NUML incident

Published February 6, 2010

In Pakistan, a curriculum has been followed that, with its jingoistic ideology, leaves little room for the concept of plurality. -Photo by APP
A LECTURER at Islamabad's National University of Modern Langua-ges, Tahir Malik, was on Thursday beaten up by the institution's registrar, Brig (retd) Ranjha, and two security guards. Students and teachers seized the campus and blocked traffic on the adjacent road, relinquishing control only after being assured that action would be taken against the registrar. The confrontation was sparked by a petty issue, and escalated after the lecturer alleged that the registrar had been appointed in violation of the rules.

Reportedly, the registrar told the NUML rector that the lecturer had said “something about the army”. We can expect allegations and counter-allegations to make it difficult to ascertain the facts. However, what is clear is that regardless of the provocation, a physical assault of this kind is unacceptable. It is also despicable that these two staff members regressed to the level of name-calling and what can only be termed as playground behaviour.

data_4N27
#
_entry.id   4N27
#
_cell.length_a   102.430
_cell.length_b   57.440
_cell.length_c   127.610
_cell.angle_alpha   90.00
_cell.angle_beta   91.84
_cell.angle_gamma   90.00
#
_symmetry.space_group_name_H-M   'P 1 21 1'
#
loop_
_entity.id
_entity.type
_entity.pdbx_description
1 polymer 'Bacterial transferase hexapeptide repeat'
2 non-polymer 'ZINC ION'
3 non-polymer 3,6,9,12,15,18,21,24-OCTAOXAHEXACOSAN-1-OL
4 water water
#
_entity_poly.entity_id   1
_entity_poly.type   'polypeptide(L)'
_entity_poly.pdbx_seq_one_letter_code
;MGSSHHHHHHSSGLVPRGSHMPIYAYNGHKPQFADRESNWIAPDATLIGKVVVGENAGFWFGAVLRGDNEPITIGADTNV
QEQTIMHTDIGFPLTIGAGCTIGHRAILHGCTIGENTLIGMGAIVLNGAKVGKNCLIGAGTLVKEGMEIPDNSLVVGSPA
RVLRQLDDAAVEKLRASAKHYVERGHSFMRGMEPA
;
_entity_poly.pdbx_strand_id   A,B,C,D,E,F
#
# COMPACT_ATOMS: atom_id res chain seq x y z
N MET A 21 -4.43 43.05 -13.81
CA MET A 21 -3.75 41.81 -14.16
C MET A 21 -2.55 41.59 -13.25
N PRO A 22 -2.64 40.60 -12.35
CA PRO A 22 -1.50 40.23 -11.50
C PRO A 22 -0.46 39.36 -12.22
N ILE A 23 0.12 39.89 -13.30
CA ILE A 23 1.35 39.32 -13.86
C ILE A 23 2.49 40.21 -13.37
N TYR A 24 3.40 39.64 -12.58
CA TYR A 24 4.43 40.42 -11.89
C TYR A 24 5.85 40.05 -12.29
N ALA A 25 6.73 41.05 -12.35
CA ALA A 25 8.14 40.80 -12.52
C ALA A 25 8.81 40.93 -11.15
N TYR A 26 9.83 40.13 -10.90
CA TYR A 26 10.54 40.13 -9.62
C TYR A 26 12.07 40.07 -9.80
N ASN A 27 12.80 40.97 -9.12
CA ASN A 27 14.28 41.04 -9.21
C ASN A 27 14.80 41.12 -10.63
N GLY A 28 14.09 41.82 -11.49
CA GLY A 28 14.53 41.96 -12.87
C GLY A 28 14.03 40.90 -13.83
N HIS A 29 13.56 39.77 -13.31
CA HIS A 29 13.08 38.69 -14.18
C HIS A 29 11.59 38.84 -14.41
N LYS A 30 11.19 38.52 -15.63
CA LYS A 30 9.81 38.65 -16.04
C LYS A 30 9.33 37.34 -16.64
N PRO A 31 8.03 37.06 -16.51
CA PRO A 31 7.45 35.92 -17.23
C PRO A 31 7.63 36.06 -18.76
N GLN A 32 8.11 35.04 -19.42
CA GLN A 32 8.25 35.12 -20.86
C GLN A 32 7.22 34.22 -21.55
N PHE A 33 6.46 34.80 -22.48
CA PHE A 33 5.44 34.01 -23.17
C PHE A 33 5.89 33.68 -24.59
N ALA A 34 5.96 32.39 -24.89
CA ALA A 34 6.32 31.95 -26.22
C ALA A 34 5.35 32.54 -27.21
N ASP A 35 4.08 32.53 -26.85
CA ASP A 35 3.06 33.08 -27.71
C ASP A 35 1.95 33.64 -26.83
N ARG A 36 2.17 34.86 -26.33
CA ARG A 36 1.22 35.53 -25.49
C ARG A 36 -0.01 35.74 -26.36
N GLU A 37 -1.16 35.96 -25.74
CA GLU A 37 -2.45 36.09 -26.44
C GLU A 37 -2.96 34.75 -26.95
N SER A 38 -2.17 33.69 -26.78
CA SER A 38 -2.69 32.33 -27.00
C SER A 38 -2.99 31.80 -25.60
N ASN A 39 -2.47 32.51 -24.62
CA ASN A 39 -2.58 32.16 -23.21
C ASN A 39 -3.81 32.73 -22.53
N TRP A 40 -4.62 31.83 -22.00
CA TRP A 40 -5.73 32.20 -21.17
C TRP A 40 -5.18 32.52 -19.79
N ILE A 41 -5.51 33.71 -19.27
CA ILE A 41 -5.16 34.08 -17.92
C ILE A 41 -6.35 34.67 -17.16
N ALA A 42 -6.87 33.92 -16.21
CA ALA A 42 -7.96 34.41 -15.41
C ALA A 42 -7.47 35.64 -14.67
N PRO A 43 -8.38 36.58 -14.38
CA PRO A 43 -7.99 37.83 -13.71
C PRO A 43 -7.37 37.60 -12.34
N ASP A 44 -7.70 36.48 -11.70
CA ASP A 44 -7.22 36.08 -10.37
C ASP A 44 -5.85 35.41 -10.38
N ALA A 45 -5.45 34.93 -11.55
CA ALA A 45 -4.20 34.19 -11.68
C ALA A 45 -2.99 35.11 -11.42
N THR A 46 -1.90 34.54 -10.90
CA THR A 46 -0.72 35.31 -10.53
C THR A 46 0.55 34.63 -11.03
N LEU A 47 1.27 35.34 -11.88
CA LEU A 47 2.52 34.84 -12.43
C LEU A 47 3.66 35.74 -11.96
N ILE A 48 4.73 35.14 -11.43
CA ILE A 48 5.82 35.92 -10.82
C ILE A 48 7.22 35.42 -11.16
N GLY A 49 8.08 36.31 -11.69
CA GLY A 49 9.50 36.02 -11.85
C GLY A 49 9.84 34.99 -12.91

In more general terms, this incident is indicative of the falling standards of discipline in the country's educational institutions. In its essence education is a basic recognition of the rights of man and the accompanying rules of civilised behaviour. Staff members and students of higher education centres the world over are expected to display exemplary levels of self-restraint. In Pakistan, however, standards have been allowed to fall all around. A curriculum has been followed that, with its jingoistic ideology, leaves little room for the concept of plurality. The training of teachers too has left a lot to be desired. Most teachers are unqualified to impart values of tolerance to their students. In fact, societal values themselves have changed — power is now considered the domain of those who appropriate it. These issues must be addressed, or the frequency of unsavoury incidents such as that at NUML will continue to rise.

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